Dill is a beautiful, delicate looking, strong and easy to grow herb plant that you can grow from cuttings with no trouble.
You may use dill to pickle cucumbers and okra, season soups and stews or create vegetable dips.
As a relative to carrots, dill forms a deep taproot, and it’s almost impossible to transplant an established dill plant. So growing them from dill cuttings or seed are far better options for this multi-talented plant!
Today we’re taking a deep dive into how to get quality cuttings, how to care for them and answers to common questions.
Let’s get started so you can see how easy it is to grow dill from cuttings!
Growing a healthy, productive dill plant starts with getting your hands on viable cuttings and caring for them properly.
But it’s not as hard as it sounds!
Let’s break the process down step by step.
Tools and Supplies
- A healthy dill plant- always best to start strong!
- A clear vessel for water- a drinking glass or empty jar works great
- Sharp garden scissors
- A sunny windowsill or spot on your porch
When to Take Cuttings
Springtime or early summer is the best time to take dill cuttings.
Dill cuttings do not like a great deal of heat, so it’s best to get these tender plants rooting and transplanted before the high heat of summer in the lower zones 6-10.
In cooler areas, it’s still best to get dill cuttings rooting earlier in the growing season to produce more plants and therefore more dill!
Where to Cut
Always take your cuttings from the healthiest, strongest dill plant you can, and choose a branch off the main stem that has new(er) growth.
Make sure each cutting is 4 or more inches long. This helps ensure a stronger new plant than a cutting from an older or shorter branch.
When you take your cutting, make sure to leave at least an inch of bare stem below the leaf juncture (where a new stem branches off from the main stem).
Your cuttings should look like this photo:
Each stem you cut will grow a single new dill plant, so cut more than one- especially if you love dill!
Plus it never hurts to cut a few extra in case some of your dill cuttings don’t take.
Getting Your Cutting to Form Roots
Once you’ve got your cuttings, place individual stems in their own drinking glass or jar. Place your cutting in the sunny windowsill or in a sheltered area outside, like a covered porch.
Change out the water about every four days or when it starts looking cloudy or discolored.
Check on your cutting every day. Be on the lookout for signs that a cutting isn’t thriving:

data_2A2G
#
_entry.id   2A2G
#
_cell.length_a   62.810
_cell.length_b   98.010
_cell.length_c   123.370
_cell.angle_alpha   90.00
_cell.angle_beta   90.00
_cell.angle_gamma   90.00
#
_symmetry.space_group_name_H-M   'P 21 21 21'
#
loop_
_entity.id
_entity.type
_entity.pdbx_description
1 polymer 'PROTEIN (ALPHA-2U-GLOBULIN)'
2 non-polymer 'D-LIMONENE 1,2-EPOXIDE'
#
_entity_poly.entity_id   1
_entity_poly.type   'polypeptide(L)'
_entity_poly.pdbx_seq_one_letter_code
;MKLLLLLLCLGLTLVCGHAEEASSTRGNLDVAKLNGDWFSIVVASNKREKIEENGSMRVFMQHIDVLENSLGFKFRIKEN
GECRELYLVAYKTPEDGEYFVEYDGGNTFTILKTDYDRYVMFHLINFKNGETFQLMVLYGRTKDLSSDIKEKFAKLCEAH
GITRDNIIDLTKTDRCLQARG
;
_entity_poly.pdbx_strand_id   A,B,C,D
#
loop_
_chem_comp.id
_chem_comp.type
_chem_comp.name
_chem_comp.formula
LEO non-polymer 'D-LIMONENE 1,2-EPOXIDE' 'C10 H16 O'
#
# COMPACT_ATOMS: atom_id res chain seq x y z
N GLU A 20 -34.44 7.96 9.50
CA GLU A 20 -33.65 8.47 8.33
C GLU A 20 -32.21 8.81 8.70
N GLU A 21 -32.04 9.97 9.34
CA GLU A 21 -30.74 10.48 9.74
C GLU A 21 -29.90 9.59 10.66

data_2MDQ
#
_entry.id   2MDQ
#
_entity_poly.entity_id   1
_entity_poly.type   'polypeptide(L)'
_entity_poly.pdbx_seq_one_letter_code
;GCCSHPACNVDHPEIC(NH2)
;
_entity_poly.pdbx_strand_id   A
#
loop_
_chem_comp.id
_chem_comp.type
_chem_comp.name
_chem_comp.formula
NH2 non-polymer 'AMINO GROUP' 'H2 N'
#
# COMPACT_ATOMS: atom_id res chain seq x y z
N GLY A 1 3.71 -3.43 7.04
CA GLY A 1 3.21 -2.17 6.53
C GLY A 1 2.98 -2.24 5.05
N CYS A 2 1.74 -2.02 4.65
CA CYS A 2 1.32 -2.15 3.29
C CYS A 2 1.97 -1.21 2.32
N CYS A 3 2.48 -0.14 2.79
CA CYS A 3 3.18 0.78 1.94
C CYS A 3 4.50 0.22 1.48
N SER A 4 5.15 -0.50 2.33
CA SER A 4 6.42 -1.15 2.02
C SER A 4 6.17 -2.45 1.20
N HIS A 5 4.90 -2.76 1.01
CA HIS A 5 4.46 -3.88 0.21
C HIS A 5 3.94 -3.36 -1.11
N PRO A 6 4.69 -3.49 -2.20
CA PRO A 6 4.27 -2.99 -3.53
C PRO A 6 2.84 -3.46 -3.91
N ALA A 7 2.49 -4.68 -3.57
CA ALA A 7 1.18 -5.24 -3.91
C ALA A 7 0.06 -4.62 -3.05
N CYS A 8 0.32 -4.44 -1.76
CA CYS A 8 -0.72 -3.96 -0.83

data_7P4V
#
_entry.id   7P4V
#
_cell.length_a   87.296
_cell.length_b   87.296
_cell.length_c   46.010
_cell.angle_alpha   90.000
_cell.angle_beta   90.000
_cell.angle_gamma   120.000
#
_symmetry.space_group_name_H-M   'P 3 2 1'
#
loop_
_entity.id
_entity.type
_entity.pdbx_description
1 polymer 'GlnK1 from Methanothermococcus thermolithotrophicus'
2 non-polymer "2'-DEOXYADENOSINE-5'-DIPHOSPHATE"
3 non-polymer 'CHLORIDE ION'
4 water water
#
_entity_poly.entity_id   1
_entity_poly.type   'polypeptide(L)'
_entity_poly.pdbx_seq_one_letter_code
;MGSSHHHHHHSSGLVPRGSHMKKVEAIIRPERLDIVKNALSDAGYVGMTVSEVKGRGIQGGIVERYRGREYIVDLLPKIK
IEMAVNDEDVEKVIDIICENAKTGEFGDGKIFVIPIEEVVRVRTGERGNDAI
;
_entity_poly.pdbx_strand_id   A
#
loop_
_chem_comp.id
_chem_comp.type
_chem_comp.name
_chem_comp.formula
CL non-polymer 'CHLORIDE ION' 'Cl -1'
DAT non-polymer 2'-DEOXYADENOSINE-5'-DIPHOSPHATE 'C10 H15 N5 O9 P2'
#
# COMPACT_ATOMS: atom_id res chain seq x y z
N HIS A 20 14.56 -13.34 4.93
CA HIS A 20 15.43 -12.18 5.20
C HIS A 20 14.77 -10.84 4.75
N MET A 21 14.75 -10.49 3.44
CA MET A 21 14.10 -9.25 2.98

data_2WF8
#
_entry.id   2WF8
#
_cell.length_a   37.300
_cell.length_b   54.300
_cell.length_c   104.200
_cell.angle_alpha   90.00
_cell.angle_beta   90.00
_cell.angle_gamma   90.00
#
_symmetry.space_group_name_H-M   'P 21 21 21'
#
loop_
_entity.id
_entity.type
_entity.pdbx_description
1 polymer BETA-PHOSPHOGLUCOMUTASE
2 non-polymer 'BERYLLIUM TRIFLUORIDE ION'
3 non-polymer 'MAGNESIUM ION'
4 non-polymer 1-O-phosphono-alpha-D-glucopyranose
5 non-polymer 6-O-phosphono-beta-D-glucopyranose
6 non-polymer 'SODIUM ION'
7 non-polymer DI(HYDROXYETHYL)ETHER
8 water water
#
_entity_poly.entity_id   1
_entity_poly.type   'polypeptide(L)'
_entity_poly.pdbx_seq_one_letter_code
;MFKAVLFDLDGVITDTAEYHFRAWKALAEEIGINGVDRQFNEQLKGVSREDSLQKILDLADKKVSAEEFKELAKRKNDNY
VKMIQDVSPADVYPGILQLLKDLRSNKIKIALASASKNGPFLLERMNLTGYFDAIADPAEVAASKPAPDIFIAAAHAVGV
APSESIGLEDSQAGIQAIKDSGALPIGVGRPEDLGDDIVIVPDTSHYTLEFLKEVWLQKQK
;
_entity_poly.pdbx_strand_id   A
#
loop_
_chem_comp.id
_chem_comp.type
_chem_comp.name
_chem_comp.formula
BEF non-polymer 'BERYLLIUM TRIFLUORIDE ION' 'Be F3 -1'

- Droopy leafs
- Leaf discoloration (usually brown or yellowish shades)
- No root development at the cut site
- Unpleasant odor
If a cutting doesn’t perk up after a water change, it’s probably a goner that you’ll have to discard.
How Long Until New Roots Form?
Dill cuttings don’t take long to sprout roots in water, usually about two or three weeks at the most. You can even see the new roots starting to grow after about four or five days!
Using a clear glass of water makes it easy (and fun!) to watch your dill cuttings sprout white, wispy roots in the water. This would be a fun and easy way to get young kids interested in plants and science!
When to Plant Your Cuttings in Soil
Your dill cuttings will be ready to plant in soil when they have a root system in your water glass that is at least a couple of inches long with some branching.
Now you’re ready to move onto the next phase of growing dill from cuttings: Transplanting into a permanent home.
Caring for Your New Dill Plant
Your work’s not quite over yet, but you’re one step closer to fresh, delicious dill!
Follow these steps to help your brand-new dill plant thrive and produce an abundant crop.
Choosing the Right Home
Once your dill cuttings produce root growth, you can plant them in pots or in the ground. Either way they’ll grow and multiply to provide you with plenty of dill cuttings for recipes and pickling.
Consider your garden, soil, and amount of sun available, as well as what pots you have on hand for growing dill plants.
Choose the method that works best for you and your home. You could even do both if you have enough healthy dill cuttings!
Keep in mind that dill puts out a long taproot, so you’ll need quite a large pot if you want to grow your dill in a container. Look for a pot that’s at least 12 inches deep.
This pot from Bloem is 16 inches in dimeter and 13.66 inches tall, so it has the right amount of depth.
To grow your dill in a pot:
- Use a good quality potting soil mixture that feeds your dill plants as they grow. This organic formula is our suggestion.
- Ensure proper drainage to prevent standing water. Always make sure that any pot you choose has at least one drainage hole, preferably two or three.
- Cover any holes at the bottom of your pots with a rock or soil screen to prevent soil loss.
- Use a plant saucer to catch excess water if you’re growing your dill indoors.
To plant your dill in the ground:
- Cultivate your soil with a garden fork or a tiller and remove any large rocks